Tuesday, 18 October 2011

Nubia: Respek, man!

Our buggy owner's son tries on my cool hat.  His dad, a Nubian,
bemoans the "troubles" of March -- ie, the so-called "Arab Spring"
One of the things I've learnt a touch more about on this trip has been Nubia.  This was the kingdom between today's Khartoum in Sudan up to Luxor in Egypt. The Nubians were sometimes under the suzerainty of Egypt and sometime independent, and always in a testy relationship with the latter.  Even today they see themselves as very much "Nubian", so that you'll meet people in Sudan or in Egypt's Aswan who insist they are Nubian, rather than Sudanese or Egyptian.
Nubia means "place of gold", the source of much that went into the treasures of the Pharaohic tombs.  Even today, we see gold being "mined" -- that is, thousands of Nubian peasants by the roadside in the desert on the way to Karima Sudan, digging the rock, crushing it by hand, then panning for specs of gold, in a scene from antiquity.  Hard-scrabble.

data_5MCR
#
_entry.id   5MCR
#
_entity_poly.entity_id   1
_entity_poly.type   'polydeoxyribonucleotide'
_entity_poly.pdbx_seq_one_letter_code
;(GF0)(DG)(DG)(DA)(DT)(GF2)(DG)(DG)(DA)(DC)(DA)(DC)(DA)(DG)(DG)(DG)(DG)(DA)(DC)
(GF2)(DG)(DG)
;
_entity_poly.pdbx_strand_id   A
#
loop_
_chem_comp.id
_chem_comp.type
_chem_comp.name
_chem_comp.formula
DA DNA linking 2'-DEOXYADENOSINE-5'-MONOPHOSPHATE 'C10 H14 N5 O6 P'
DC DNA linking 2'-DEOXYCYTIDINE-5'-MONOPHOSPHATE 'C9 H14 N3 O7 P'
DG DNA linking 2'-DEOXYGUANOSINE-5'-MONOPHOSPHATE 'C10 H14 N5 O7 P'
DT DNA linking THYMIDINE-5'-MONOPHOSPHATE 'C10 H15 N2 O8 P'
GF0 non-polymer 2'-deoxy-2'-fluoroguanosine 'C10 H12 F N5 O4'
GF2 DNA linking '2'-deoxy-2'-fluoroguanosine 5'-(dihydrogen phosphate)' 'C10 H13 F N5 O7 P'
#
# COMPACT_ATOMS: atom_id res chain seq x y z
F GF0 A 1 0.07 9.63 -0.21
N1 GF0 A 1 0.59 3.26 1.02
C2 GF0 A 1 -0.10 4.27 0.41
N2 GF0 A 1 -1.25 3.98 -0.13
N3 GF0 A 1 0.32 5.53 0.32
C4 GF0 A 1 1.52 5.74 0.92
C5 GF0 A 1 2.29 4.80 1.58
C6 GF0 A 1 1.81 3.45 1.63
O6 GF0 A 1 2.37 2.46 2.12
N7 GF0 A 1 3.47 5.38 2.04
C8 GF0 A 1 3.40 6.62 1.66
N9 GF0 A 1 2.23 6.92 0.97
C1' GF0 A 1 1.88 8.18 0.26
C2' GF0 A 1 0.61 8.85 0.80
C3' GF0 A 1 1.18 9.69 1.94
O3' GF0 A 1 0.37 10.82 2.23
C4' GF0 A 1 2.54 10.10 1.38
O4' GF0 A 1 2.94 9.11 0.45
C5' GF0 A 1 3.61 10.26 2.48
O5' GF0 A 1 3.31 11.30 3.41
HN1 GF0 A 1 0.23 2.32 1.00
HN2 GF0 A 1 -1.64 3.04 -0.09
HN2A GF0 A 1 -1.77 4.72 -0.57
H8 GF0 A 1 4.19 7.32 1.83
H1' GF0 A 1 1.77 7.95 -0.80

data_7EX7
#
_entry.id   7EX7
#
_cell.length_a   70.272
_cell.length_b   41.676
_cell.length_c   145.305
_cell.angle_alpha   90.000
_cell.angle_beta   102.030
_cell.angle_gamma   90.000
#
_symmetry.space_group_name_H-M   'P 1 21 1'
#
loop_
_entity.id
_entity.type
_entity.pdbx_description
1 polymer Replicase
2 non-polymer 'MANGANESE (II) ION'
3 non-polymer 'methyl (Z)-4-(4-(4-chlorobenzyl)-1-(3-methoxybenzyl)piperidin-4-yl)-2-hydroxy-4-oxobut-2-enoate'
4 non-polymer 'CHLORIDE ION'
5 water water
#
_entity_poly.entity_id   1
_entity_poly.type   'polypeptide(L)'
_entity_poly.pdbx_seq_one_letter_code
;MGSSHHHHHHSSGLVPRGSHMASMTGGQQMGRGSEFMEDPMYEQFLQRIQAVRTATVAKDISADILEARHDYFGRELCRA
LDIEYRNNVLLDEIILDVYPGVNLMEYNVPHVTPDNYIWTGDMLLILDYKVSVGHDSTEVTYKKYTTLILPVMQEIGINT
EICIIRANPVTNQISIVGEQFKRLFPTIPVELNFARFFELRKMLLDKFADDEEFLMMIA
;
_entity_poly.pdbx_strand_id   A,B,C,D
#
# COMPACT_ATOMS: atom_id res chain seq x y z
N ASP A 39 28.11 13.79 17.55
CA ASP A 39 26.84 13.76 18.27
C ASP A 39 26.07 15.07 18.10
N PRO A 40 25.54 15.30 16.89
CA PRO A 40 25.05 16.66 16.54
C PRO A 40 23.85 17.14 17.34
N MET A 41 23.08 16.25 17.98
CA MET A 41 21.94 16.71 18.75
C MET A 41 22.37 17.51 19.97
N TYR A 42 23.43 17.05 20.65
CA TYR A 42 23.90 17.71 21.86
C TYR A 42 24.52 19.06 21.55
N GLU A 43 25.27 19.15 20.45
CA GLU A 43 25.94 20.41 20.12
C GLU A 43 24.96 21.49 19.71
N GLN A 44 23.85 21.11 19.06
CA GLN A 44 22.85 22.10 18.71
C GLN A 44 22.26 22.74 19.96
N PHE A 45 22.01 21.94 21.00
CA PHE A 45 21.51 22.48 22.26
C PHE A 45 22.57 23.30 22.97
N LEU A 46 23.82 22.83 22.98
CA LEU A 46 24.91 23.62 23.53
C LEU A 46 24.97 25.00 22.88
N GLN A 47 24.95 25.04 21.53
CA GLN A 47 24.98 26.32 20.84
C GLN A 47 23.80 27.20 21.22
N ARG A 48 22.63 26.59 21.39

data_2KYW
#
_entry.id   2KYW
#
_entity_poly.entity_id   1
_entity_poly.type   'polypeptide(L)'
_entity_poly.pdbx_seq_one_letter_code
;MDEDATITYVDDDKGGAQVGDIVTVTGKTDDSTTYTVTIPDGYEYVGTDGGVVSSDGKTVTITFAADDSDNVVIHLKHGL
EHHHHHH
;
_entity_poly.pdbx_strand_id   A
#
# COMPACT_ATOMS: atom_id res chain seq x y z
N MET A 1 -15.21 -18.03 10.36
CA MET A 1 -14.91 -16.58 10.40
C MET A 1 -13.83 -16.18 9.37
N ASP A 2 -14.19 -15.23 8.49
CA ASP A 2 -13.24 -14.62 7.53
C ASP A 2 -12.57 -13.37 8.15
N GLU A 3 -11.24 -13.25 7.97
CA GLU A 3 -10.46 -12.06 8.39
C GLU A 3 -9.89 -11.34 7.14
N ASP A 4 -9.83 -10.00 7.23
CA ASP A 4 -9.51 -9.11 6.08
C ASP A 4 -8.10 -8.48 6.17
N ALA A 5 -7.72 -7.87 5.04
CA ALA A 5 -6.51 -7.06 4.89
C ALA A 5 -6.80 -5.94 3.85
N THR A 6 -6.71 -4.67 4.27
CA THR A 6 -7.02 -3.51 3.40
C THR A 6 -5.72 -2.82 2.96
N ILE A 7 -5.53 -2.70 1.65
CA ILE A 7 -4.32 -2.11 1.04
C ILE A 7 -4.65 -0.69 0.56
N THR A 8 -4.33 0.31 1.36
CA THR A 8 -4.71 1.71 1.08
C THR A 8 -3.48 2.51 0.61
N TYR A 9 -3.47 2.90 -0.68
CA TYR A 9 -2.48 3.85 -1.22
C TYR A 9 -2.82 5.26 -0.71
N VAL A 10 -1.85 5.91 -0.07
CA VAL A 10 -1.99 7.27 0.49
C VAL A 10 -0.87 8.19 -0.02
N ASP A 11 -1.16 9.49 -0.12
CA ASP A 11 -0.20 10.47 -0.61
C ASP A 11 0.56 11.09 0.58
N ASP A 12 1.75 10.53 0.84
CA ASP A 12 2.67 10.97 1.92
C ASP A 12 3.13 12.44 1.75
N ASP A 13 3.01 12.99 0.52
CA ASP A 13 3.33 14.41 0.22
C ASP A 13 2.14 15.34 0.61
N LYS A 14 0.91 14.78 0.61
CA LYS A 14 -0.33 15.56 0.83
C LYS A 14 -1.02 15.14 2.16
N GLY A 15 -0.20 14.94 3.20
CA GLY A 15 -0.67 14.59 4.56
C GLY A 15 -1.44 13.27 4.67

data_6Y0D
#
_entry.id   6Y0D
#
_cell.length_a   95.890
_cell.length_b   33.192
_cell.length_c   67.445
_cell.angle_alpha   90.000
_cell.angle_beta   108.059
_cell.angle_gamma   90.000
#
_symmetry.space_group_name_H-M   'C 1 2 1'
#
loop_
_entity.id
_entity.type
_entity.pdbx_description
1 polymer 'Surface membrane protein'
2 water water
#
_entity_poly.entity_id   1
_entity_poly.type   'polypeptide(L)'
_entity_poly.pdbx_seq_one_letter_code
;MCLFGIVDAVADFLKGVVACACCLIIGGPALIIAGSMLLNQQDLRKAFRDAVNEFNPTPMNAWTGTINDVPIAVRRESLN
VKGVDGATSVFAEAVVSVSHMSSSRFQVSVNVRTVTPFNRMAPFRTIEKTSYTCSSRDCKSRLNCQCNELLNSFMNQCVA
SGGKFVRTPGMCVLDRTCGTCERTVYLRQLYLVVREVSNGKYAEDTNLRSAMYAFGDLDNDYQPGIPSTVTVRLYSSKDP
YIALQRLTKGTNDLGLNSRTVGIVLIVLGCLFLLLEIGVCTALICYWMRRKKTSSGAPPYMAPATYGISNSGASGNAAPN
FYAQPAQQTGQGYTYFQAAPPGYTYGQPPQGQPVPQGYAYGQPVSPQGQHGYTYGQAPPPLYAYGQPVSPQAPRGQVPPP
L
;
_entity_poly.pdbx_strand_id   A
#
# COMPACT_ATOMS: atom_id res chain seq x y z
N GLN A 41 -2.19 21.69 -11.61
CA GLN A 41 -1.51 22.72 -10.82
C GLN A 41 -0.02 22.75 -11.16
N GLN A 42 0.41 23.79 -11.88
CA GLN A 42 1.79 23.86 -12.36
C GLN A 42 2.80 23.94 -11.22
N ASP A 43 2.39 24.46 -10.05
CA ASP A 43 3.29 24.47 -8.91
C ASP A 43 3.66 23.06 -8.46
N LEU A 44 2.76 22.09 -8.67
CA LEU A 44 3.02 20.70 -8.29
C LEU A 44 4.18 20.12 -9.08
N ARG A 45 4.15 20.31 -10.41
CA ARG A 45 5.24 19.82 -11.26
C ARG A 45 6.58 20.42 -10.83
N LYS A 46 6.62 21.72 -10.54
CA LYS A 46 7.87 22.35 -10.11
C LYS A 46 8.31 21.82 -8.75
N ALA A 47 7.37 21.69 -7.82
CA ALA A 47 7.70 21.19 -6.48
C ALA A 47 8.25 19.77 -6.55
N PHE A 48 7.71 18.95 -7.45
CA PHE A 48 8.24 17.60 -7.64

Their most famous kingdom was the Kingdom of Kush.  "Kush" means "troublemakers", or so our [very Egyptian] guide today informs us.  No doubt they were "troublemakers" for having had the temerity to resist the colonisation of the various dynasties of ancient Egypt.

In Aswan, various Nubians told us that the revolution in March (what the bien pensants of the west like to call "the Arab Spring"), are the fault of "the Egyptians". That is, nothing to do with we Nubians.  And how can we expect they would support a revolution which has decimated their tourist business.
And at the Nubian museum in Aswan -- wonderful, it is -- the descriptions of Islam talk of its "invasion" into Nubia, not of the "spread" as Islamic narrative more commonly has it. While Christianity is described as having "spread" into the region.  The churches too, the couple we see in Aswan, are very well kept.
A young Nubian guy in Aswan takes us in hand and tell us straight away that he's Christian, his name Thomas, "from the Bible", he informs us.
So, in addition to the sectarian violence against Christians in Egypt, there's the overlay of Nubian-ness to it all.  No Nubian independence movement as yet, I understand, but a clear, proud history and very much alive in the peoples of northern Sudan and southern Egypt.